those most interested in the "welfare ofi
the church are very much in favor of
building a ne*w edifice to cost about
$5,000. There are those who would
contribute but very little toward an
addition to the old building, but if a
new church is put up they are willing
to make substantial donations. All
the brick necessary to erect a new
church has already been pledged, and
it is understood that over $2,000 is now
in sight toward building a new edifice.
With a start as good as this the good
Methodist brethren should not aban
don the project, but go ahead and push
it to final completion.
This matter should be considered
free and independent of any spirit of
.sectarianism* and can be viewed from
the standpoint of public spirit and
pride. It is not because the Methodists
need a church but because they hap
pen to be in most need of a new church
at the present time, and as long as
they must "make provisions for larger
quarters it seems like an opportune
time to help a good thing along.
Eight Sued for Criminal Libel.
County Attorney Ross was called to
Milaca last Monday night for consulta
tion on some criminal libel cases
brought by G. P. Shurte against L.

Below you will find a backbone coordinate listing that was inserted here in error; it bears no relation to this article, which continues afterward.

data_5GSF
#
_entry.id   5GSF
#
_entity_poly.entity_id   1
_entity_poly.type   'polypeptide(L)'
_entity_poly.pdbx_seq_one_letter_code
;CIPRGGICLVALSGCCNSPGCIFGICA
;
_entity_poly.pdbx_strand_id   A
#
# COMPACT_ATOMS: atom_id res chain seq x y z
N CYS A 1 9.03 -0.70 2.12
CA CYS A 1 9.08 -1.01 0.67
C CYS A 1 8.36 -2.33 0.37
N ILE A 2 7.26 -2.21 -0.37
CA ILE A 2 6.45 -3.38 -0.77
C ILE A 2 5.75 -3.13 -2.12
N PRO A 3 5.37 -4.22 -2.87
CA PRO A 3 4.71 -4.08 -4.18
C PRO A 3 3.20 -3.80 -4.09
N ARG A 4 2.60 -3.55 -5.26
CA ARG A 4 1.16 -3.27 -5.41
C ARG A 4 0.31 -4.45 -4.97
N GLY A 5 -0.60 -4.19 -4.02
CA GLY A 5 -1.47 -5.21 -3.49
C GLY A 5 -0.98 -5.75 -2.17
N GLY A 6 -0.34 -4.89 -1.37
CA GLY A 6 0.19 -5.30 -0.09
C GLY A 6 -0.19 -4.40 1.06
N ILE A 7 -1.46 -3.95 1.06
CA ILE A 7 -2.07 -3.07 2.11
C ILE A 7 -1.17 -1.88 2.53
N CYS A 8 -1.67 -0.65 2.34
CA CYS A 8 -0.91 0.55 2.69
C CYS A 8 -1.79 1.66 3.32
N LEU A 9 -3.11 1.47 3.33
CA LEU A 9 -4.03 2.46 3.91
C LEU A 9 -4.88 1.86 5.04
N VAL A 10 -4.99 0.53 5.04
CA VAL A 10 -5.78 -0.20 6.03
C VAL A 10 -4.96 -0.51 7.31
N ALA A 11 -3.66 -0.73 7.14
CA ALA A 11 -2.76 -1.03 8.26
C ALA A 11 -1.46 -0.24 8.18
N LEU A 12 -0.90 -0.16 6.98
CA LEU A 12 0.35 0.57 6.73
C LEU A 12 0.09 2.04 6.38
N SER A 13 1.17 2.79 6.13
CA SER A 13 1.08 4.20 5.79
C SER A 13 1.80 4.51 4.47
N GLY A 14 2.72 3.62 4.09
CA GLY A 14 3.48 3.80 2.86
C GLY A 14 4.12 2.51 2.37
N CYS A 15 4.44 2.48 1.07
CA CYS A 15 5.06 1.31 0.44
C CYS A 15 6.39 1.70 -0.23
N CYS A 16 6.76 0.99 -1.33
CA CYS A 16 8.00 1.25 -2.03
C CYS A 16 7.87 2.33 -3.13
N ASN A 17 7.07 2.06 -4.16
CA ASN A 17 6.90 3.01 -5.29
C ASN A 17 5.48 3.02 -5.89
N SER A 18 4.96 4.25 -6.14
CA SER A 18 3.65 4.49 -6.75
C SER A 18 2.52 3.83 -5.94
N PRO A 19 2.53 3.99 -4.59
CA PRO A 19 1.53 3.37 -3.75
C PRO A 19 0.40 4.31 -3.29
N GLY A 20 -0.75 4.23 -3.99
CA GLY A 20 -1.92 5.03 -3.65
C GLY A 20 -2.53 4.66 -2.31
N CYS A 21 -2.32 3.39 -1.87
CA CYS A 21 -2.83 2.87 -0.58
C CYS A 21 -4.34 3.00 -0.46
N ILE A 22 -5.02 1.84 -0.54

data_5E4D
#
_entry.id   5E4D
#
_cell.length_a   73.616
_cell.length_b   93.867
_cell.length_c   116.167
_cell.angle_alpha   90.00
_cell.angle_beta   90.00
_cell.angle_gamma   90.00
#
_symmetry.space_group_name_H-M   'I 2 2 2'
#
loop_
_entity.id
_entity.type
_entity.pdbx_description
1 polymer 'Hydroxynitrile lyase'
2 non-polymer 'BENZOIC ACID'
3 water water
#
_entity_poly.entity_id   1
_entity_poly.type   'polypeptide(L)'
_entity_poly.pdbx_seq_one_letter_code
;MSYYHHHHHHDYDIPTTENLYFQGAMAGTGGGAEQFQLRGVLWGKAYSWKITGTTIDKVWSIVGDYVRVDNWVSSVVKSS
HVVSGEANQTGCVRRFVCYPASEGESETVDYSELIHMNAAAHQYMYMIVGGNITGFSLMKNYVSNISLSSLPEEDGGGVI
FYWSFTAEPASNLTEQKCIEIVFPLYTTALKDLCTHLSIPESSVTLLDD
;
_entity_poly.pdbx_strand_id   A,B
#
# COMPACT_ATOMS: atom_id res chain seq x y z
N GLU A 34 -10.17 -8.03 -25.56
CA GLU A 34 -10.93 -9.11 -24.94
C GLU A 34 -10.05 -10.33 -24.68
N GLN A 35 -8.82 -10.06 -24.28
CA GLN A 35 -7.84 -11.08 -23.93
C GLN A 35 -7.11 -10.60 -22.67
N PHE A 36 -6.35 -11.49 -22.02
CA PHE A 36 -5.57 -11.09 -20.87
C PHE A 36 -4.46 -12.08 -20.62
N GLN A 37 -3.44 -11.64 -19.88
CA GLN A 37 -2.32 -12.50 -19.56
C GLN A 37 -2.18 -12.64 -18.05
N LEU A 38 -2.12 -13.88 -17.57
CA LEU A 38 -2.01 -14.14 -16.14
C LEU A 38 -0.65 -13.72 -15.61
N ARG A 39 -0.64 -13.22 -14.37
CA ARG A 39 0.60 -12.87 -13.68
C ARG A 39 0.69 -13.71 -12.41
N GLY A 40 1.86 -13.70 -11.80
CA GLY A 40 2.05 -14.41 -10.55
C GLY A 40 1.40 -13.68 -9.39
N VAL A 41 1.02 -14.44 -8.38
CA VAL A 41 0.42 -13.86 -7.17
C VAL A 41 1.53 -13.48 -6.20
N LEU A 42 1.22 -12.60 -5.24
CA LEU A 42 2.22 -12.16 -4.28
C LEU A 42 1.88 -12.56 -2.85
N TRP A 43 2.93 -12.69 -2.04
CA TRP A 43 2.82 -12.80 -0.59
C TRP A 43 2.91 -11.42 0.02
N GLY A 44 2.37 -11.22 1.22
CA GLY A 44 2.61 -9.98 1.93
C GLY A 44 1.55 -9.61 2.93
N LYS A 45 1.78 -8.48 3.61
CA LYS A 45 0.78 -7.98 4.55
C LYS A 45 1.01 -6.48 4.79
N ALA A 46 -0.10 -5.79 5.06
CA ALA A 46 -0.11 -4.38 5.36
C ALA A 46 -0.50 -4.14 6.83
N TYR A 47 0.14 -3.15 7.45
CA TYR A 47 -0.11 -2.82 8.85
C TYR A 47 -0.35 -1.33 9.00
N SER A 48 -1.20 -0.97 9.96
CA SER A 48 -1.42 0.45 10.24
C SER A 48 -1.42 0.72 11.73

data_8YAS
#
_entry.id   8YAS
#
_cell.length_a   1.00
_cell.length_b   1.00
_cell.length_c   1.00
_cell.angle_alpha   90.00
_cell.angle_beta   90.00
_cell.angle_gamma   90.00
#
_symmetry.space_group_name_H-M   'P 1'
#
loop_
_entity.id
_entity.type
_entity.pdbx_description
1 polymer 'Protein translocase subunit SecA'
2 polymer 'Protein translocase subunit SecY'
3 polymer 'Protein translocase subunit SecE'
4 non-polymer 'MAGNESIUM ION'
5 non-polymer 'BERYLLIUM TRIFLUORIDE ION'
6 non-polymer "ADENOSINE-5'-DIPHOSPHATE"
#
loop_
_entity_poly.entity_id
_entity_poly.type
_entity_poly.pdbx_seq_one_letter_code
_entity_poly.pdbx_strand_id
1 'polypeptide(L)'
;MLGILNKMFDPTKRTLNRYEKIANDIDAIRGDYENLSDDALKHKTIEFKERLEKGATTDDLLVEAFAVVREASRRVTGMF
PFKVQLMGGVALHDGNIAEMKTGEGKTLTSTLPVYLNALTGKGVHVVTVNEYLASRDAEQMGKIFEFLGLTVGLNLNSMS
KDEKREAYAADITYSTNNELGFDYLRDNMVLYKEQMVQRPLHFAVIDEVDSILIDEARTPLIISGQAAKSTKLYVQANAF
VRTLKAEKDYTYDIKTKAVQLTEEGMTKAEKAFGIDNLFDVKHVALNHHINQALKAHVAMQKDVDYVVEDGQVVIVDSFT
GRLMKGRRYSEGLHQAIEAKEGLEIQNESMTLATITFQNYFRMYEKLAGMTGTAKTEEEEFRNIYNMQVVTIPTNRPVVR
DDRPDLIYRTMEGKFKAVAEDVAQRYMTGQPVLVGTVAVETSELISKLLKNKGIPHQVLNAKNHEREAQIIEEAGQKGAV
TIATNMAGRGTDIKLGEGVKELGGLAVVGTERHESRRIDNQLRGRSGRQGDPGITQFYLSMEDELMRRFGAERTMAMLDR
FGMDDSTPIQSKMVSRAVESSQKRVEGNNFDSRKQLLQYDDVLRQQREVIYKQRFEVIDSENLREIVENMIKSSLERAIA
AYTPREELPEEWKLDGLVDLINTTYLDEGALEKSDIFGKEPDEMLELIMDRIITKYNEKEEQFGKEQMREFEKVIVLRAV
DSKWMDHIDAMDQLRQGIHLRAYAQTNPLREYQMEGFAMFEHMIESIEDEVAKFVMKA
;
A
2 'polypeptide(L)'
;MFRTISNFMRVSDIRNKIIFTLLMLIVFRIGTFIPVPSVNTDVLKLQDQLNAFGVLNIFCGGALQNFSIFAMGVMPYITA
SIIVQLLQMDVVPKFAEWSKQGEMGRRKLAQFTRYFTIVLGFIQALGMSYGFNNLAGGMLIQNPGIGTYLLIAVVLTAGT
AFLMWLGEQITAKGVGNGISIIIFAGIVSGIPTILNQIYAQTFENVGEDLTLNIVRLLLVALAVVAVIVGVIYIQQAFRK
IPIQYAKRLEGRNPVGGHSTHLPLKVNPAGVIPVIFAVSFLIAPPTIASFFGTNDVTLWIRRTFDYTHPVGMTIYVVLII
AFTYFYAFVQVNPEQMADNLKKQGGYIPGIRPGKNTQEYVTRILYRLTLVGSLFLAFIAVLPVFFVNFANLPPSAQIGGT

Phillips, F.' A. Larson, J. M. Phillips,
N. N. Anderson, Mrs. E. M. Mollan,
Frank Rossell, Louis Blem and J. G.
Dahl. The defendants published an
article in the Milaca Times of May 1st
charging that plaintiff poisoned his
cattle by slow process of starvation and
exposure to cold, and they stated that
they thought the first of February a
little too early to turn out cattle
to make their living at that time
and charged that that was what plain
tiff was doing. Defendants in the arti
cle also stated that if plaintiff did not
take better care of his cattle in the
future they would see that they were
taken care of if there was a law in this
State for the prevention of cruelty to
Mr Shurte took exception to the
complimentary allusions to his way of
running a stock farm, and brought ac
tion for criminal libel against each of
the signers of the article. The first
case tried was that against L. Phillips,
and the jury disagreed. When Mr.
Ross looked over the cases he advised
that all the actions be dismissed and
that the parties go down in their own
pockets and pay for civil actions if
they wished. He said the matter
might be brought before the grand
jury if desired, nut did not think any
further trials in justice court would
amount to anything other than, pile up
-H 1